Hunter Squeaks By; It’s Stitt versus Edmondson

Kevin Stitt, the owner of a Tulsa-area mortgage
service company, captured the GOP
nod for the governor’s race last week.The
political newcomer finished well ahead of his opponent,
Mick Cornett. Stitt received 54.6 percent
of the vote to Cornett’s 45.4 percent. Stitt now
goes on to face Democrat Drew Edmondson and
Libertarian Chris Powell in the general election in
In his concession speech, Cornett, the former
mayor of Oklahoma City, thanked his supporters,
and added he had “nothing but positive memories
about this entire run.” Ending things on a positive
note, Cornett said he is “still optimistic about
the state of Oklahoma.” But after seventeen years
in public service, Cornett said he’s hanging his
hat up for good. “There’s a really good chance my
name will never be on another political ballot,”
said Cornett.

The Democratic Governor’s Association issued
a statement blasting Stitt.“It only took Republicans an extra two months
of nasty party infighting to choose a candidate
in the mold of failed Governor Mary Fallin,” said
executive director Elisabeth Pearson. “Kevin Stitt
is little more than a corrupt businessman who
preyed on innocent people as CEO at one of the
‘shadiest’ mortgage companies in the country. Not
only would Stitt bring a special brand of corruption
to the governor’s mansion, he would double
down on Fallin’s failed policies and undermine
Oklahoma’s future.”
Oklahoma’s education system, Pearson said, has
been left behind by the Fallin agenda. “Cuts have
forced schools into four-day weeks and educators
to take on up to six jobs. Stitt has promised to
closely follow in the footsteps of the Fallin education
plan—a disastrous prospect for Oklahoma’s
children. Despite Oklahoma teachers ranking
as some of the worst paid in the country, Stitt
refused to support the raise they so desperately
needed. Oklahomans deserve a governor who will
prioritize Oklahoma and invest in its future.”
Matt Pinnell won the GOP nomination for
Lieutenant Governor in a landslide victory. Pinnell’s
58 percent of the vote easily bested Dana
Murphy’s 41.9 percent. Cindy Byrd claimed the
Republican nomination for State Auditor after a
narrow victory margin of just under 1,000 votes.
Even closer was the race for the GOP nomination
for Attorney General.

In a surprise concession the day after the election
night, Gentner Drummond opted against a
recount of the vote. Drummond bowed out of the
race down only 269 votes out of nearly 300,000. In
calling for unity, Drummond said that a recount
would simply serve as a distraction to voters. “To
my opponent, Mr. Hunter, I want to say congratulations
on the hard-fought victory and I wish you
the very best of luck in November,” said Drummond
in a Tulsa press conference. Mike Hunter
will now face Oklahoma City Democrat Mark
Myles in the November general election.
Democrat Kendra Horn captured her party’s
nomination for the state’s fifth congressional
district Tuesday. Horn will face incumbent Steve
Russell in the November general election.
In the race for Tulsa District Attorney, Republican
incumbent Steve Kunzweiler bested his opponent
Ben Fu. A former colleague of Kunzweiler’s,
Fu had secured endorsements from two Tulsa-area
police fraternities. Kunzweiler will now face the
Democratic nominee Jenny Proehl-Day, a private
attorney, in November.
Many incumbents lost Tuesday evening. In
House District 101, incumbent Republican Tess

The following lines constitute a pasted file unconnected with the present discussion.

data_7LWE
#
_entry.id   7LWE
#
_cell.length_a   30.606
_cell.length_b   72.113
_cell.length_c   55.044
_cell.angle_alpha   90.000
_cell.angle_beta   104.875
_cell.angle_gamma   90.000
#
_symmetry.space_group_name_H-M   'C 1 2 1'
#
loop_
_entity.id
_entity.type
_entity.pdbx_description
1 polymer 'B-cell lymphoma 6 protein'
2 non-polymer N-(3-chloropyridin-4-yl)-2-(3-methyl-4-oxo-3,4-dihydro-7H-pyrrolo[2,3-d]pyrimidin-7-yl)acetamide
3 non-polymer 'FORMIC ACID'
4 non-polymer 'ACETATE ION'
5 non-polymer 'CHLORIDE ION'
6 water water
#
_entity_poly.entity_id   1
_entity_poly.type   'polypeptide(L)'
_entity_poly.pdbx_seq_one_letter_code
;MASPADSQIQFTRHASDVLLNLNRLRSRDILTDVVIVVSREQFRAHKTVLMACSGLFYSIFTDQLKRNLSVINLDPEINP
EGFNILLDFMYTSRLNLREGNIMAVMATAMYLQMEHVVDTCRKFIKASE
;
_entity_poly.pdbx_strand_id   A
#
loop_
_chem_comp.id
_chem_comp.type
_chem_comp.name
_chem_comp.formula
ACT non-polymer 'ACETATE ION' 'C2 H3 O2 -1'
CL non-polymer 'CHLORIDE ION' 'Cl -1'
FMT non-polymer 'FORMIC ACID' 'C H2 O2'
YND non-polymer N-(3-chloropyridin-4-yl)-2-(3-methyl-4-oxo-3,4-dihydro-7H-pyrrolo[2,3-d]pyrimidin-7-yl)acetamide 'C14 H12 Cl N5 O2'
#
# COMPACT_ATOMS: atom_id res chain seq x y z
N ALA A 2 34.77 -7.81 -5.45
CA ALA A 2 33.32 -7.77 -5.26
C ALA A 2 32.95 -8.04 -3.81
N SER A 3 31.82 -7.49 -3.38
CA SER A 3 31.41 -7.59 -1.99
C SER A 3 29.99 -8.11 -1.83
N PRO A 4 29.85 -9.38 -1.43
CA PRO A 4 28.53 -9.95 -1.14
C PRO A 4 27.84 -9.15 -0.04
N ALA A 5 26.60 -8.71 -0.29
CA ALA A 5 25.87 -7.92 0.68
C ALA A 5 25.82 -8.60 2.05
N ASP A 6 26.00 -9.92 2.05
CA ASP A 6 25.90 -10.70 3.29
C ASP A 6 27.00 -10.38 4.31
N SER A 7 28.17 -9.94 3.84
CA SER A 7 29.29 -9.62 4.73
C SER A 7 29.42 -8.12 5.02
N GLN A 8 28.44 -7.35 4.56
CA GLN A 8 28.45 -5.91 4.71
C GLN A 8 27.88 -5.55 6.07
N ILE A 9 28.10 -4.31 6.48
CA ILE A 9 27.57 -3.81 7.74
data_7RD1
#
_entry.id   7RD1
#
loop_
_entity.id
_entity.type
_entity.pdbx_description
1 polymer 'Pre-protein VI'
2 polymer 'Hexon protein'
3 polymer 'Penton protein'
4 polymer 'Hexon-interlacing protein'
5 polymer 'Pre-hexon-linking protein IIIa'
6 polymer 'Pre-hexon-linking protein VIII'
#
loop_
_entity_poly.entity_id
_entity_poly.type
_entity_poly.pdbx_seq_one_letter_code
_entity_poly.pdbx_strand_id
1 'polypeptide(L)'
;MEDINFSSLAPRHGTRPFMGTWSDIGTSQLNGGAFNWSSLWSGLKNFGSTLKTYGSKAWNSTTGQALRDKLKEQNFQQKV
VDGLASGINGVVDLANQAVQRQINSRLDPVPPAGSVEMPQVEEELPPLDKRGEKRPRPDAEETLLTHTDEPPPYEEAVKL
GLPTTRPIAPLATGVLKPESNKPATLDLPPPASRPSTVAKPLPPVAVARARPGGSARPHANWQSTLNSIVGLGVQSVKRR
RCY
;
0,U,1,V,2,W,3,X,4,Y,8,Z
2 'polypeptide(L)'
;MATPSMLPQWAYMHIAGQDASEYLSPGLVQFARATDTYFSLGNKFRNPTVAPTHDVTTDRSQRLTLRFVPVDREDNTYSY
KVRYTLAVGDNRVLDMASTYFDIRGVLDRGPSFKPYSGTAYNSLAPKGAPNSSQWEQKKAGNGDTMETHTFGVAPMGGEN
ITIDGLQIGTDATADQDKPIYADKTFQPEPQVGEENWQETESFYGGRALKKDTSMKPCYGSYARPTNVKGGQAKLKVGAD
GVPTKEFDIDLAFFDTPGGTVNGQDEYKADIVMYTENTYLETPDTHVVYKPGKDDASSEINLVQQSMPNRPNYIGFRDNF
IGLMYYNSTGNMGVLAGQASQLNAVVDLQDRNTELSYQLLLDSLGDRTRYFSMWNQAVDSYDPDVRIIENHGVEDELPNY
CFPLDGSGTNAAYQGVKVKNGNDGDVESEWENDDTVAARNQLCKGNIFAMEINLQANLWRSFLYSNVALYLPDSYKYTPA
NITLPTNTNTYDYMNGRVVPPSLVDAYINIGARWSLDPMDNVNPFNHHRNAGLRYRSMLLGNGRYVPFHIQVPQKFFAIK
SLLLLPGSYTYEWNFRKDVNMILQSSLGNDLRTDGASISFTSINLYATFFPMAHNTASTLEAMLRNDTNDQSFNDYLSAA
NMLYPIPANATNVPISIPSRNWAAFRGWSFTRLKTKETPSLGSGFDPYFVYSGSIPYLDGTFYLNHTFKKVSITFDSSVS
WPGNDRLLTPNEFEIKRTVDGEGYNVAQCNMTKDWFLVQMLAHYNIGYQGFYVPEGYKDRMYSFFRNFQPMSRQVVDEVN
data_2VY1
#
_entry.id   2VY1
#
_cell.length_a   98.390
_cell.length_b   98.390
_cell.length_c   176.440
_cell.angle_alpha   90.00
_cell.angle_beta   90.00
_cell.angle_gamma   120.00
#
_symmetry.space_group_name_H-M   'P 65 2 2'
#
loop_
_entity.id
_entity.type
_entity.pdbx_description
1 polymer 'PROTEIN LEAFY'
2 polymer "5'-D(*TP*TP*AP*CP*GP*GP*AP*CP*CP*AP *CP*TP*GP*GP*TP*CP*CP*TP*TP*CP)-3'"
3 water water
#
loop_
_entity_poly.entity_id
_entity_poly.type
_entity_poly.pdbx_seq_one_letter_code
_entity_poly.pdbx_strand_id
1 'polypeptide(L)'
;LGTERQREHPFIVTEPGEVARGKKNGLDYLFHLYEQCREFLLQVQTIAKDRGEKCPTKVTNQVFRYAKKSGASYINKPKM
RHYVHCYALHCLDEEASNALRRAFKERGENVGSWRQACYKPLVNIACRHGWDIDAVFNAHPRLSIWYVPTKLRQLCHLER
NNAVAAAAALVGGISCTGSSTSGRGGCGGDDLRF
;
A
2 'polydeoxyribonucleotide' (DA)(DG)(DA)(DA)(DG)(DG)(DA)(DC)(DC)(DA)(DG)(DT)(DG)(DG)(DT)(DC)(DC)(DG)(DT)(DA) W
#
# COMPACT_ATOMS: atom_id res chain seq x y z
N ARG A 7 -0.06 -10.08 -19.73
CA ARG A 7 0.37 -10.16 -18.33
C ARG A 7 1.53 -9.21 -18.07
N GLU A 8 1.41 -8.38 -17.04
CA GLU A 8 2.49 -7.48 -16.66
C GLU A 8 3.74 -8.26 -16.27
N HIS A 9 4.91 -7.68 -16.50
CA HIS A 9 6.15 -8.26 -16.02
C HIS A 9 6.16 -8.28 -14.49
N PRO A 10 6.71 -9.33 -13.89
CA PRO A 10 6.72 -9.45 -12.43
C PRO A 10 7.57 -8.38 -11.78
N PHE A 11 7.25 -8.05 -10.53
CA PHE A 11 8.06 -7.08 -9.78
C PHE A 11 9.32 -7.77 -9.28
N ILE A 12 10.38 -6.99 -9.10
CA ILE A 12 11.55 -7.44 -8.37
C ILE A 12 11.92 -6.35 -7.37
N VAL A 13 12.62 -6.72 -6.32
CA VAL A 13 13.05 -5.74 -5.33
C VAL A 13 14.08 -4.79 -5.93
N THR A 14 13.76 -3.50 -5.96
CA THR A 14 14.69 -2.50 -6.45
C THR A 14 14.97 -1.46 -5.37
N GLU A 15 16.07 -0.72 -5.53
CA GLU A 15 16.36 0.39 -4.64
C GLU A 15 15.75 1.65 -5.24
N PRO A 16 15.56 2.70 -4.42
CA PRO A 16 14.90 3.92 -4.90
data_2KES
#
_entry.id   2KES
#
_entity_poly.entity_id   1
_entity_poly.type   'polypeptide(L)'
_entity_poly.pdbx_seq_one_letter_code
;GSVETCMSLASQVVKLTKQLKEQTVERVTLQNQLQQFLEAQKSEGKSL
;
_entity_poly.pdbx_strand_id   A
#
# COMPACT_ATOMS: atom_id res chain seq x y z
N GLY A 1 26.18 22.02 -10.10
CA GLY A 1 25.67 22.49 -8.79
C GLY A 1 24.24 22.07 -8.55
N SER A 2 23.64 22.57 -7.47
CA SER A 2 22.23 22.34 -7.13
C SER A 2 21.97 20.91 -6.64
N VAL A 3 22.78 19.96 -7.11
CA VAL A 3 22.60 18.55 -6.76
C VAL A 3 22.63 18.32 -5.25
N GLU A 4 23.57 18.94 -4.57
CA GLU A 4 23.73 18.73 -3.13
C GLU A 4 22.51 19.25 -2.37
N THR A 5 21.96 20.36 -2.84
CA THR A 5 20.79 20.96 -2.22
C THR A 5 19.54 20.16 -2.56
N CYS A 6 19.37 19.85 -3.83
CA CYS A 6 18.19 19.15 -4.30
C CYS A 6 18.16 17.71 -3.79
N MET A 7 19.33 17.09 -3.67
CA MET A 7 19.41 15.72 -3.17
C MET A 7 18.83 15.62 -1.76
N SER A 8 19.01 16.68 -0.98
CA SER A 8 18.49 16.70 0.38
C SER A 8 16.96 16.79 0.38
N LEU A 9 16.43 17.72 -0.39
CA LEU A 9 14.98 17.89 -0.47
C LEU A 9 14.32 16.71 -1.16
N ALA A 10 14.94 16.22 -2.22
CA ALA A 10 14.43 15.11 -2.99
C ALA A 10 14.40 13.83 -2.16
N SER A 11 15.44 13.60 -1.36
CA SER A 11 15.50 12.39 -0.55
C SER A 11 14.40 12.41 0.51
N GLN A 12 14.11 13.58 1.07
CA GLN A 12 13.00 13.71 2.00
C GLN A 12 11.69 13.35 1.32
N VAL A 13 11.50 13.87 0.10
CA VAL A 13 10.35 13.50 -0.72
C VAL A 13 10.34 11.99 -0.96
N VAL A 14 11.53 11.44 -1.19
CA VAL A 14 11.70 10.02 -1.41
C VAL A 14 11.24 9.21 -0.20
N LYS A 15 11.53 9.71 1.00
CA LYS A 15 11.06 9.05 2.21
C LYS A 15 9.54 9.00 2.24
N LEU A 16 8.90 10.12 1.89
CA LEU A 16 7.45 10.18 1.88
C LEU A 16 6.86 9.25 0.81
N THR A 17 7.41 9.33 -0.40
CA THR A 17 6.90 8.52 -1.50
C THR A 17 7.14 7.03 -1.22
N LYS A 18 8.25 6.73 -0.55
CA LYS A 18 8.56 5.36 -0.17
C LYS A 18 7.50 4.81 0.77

Teague was defeated by Robert Manger 43 percent
to 57 percent. In Cleveland County unofficial returns
show Rep. Bobby Cleveland losing to his opponent,
Sherrie Conley, 51 percent to 49 percent.
Overall, voter turnout was down across the state.
At Southern Hills Baptist Church precinct
workers said turnout at their location was “pretty
slow.” Dale Jones, a former Oklahoma City Community
College student, said the attack ads in the
attorney general’s race left a bad taste in his mouth.
“I wasn’t thrilled by the negative ads, but if both
candidates put out negative ads, then you have to
find the truth and do a little more fact checking.”
At the Hillcrest family center voting station,
Rhonda Torbett cast her vote with concerns. “It
is time there was some ‘fresh blood’ in the office,”
Torbett said, emphasizing her disappointment in
how Cornett had been running things.
Precinct worker Regina Dyer urged young
voters to go to the polls. “It is one of the most
important things we can do in the United States,”
Dyer said. “I wish more people would have come
out.” The precinct reported that only 137 out of
1,000 potential voters actually cast a vote. Striking
a similar tune were precinct workers at OCCC’s
Leftwich Memorial Library, one of whom said the
precinct “would be lucky to see one twelfth of its
registered voters.”
Like Torbett, the low turnout may point to the
dissatisfaction of voters on how campaigns were
Dana Glencross, a professor of political science
at OCCC, thinks the kind of rampant attack ads
seen this election cycle hurt the process overall.
“It’s interesting; people remember 80 to 90 percent
of an attack ad,” Glencross said. But once that’s all
voters see, “they eventually start to question: is this
“A lot of people don’t know this, but ‘libel’
doesn’t apply to political campaigns. You can say
anything, and hope something sticks,” Glencross
said. “There’s no doubt that it does harm…but voters
need to realize that’s the new politics.”
Former OCCC student and Navy veteran Dale
Jones, voting at Southern Hills Baptist Church,
stated that familiarity with the candidate was
a driving factor in who he voted for. He also
commented on the negativity of the campaigns.
“Generally, negative ads steer me away from their
candidate,” Jones said. No matter how the vote
turns out, Jones reasoned, “If you don’t vote, you
have no reason to complain.”
Oklahoma voters will return to the polls again
in November for the general election.

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